A sterling case of the family-animal film upgraded to quality status, Born Free is a fine entertainment that approaches its subject with maturity and grace. It became a must-see in 1966, aided greatly by a popular AM radio vocal by Matt Monro. The story of the lioness Elsa and her human parents may not teach us everything there is to know about lions, but neither does it insult our intelligence. The husband and wife animal-activist team of Virginia McKenna and Bill Travers are always pleasant company.
Better still, Twilight Time’s new collector’s disc looks utterly fantastic, far better than old pan-scanned TV copies.
The story is a case of boy and girl meet lion cubs, keep growing lion, set grown lion free. African game wardens Joy and George Adamson (Virginia McKenna and Bill Travers) adopt three orphaned lion cubs when George has to shoot their mother. When they grow too big, two are sent to a zoo in the Netherlands. But Joy can’t bear to be separated from the smallest of the cubs, her ‘daughter’, Elsa, so George relents and they keep her. Elsa eventually becomes unmanageable, but instead of shipping the grown lioness away, Joy and George dedicate themselves to acclimatizing her to the wild, so that she can live free.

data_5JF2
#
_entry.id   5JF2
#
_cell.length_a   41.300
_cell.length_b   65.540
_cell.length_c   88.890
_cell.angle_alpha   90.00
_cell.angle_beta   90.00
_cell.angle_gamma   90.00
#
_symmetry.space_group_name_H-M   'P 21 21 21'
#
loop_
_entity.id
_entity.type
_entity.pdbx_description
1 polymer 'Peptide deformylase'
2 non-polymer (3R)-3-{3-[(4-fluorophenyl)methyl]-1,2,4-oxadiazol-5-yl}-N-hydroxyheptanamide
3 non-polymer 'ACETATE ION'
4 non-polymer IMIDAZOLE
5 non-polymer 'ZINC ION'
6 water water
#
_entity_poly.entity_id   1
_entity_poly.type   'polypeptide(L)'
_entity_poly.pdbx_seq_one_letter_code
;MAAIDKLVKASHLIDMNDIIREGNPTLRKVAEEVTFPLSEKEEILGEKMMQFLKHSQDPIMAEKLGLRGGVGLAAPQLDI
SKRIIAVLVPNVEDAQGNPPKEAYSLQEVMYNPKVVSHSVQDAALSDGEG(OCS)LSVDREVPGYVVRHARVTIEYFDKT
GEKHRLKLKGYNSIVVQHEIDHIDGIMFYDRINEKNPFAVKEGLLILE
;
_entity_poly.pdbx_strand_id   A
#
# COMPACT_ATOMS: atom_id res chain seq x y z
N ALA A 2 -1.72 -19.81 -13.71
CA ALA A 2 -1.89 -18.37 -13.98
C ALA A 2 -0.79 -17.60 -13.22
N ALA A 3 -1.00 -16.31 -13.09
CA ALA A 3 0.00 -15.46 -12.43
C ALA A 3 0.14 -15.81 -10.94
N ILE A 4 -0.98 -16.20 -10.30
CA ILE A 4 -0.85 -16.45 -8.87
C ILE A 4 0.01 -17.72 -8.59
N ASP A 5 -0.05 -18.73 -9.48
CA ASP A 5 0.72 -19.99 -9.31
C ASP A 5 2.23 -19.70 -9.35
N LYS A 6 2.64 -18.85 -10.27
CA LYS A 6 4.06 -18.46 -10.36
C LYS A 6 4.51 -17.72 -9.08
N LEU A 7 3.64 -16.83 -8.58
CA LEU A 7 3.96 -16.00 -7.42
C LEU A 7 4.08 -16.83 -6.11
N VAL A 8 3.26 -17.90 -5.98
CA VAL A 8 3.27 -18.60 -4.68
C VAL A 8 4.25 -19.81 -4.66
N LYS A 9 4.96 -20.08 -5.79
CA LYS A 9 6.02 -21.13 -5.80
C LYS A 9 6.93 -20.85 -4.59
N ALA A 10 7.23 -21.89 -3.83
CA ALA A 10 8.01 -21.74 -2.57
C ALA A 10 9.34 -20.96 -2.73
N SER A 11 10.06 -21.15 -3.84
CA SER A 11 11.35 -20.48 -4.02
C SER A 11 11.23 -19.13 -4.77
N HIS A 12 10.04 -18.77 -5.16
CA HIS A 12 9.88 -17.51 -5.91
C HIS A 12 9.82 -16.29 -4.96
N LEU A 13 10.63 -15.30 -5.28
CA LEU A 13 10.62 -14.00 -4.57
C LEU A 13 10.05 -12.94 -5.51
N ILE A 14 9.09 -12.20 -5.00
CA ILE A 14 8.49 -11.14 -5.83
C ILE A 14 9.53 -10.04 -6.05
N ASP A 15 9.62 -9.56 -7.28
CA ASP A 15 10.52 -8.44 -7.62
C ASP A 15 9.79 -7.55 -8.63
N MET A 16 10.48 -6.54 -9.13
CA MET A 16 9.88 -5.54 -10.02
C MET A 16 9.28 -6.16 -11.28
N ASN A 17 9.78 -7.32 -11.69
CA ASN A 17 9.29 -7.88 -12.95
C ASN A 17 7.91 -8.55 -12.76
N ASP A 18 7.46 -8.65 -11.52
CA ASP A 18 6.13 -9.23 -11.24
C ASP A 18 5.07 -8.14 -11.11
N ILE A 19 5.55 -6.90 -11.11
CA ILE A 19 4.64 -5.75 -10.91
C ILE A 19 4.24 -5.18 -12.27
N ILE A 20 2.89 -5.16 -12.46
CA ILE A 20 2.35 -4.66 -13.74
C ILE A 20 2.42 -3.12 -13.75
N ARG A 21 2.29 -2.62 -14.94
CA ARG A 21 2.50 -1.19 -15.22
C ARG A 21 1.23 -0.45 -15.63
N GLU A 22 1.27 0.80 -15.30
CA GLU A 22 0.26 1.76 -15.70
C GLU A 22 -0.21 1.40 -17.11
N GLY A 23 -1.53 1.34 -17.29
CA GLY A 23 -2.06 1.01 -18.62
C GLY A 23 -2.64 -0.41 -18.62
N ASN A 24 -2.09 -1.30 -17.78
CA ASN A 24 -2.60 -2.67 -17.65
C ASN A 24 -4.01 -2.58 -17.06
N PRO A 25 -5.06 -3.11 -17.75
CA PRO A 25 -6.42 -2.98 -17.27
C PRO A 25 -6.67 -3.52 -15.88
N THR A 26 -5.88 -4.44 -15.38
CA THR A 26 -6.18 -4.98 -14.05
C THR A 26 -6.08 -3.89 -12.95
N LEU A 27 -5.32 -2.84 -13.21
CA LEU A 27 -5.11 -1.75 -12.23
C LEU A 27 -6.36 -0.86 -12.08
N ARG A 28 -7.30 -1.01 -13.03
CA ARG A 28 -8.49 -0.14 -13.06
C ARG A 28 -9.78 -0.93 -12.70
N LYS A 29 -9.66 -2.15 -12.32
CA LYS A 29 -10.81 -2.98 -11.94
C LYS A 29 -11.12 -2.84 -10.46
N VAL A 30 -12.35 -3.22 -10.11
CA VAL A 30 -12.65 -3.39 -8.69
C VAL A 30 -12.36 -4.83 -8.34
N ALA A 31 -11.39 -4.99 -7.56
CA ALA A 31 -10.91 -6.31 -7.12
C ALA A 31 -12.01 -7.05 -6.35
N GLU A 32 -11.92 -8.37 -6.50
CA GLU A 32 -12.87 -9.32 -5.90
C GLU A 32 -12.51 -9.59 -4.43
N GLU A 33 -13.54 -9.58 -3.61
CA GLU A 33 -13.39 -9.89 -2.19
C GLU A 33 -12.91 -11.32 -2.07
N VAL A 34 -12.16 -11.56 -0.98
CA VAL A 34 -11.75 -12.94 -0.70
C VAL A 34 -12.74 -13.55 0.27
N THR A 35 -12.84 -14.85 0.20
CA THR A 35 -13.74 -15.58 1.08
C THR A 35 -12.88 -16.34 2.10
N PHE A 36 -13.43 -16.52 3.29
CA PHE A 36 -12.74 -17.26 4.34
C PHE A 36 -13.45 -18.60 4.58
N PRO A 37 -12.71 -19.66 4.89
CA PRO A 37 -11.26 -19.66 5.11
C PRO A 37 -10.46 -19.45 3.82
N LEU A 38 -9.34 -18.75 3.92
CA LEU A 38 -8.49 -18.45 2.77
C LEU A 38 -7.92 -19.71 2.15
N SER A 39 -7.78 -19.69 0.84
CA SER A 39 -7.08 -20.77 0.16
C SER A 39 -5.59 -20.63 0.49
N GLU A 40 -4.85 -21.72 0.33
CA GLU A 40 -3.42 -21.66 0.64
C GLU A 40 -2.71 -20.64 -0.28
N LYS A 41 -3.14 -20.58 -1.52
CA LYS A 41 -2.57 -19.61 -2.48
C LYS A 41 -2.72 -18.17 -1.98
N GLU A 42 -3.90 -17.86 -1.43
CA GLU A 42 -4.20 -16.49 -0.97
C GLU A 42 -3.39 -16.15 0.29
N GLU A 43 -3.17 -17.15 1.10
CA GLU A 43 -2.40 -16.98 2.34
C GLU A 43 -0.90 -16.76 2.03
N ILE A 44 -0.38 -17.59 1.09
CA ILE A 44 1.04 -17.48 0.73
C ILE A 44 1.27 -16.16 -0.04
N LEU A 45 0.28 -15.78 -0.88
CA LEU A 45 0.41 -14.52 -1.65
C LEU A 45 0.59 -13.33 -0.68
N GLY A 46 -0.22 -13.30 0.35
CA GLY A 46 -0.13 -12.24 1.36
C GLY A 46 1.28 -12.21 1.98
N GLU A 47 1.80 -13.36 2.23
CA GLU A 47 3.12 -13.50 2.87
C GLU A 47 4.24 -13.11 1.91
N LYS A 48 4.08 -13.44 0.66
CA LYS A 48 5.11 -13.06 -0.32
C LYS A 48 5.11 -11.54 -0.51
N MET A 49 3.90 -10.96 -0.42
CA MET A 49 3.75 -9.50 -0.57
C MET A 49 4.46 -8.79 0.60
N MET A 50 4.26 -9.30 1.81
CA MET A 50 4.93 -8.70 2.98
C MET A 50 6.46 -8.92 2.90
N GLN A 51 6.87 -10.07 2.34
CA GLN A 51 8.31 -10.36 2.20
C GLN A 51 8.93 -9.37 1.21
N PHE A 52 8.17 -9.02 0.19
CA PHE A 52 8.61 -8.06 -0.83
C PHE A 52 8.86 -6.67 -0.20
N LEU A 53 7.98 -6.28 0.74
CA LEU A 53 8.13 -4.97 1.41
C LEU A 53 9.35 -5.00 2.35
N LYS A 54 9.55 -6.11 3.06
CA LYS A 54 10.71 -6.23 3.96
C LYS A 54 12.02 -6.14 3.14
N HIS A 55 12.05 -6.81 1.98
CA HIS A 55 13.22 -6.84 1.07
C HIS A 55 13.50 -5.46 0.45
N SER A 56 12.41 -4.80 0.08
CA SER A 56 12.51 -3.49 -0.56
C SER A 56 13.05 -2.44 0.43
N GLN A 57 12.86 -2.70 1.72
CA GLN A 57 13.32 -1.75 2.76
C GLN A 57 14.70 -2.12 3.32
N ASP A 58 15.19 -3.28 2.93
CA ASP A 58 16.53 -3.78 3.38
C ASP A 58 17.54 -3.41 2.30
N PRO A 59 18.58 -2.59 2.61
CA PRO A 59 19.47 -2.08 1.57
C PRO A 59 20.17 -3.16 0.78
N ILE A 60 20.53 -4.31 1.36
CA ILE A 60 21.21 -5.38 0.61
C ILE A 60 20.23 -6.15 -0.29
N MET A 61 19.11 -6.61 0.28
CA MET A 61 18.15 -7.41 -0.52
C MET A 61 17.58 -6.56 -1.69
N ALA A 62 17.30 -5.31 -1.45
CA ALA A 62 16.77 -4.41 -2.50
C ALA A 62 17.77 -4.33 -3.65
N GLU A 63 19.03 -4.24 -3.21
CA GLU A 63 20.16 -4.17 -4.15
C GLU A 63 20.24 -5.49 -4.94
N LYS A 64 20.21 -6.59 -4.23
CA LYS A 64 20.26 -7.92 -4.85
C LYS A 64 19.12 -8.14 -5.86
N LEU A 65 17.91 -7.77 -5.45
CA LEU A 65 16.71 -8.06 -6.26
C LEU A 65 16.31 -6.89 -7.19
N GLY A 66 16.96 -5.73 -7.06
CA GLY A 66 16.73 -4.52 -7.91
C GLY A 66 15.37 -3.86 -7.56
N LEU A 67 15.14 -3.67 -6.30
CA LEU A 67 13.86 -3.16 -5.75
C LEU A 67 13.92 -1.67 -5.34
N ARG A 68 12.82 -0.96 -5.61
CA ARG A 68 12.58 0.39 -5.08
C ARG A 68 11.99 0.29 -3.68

The producers of Born Free definitely got it right – at the last minute, unofficial producer Carl Foreman reinstated the Matt Monro song, the one that finishes the film behnd a shot of happy lions, ensuring that audiences leave the theater on a positive note. As Monro’s vocal hasn’t stopped playing since 1966, the John Barry score is still pleasingly familiar. In the tense scenes, it sounds a lot like his Thunderball music from the year before.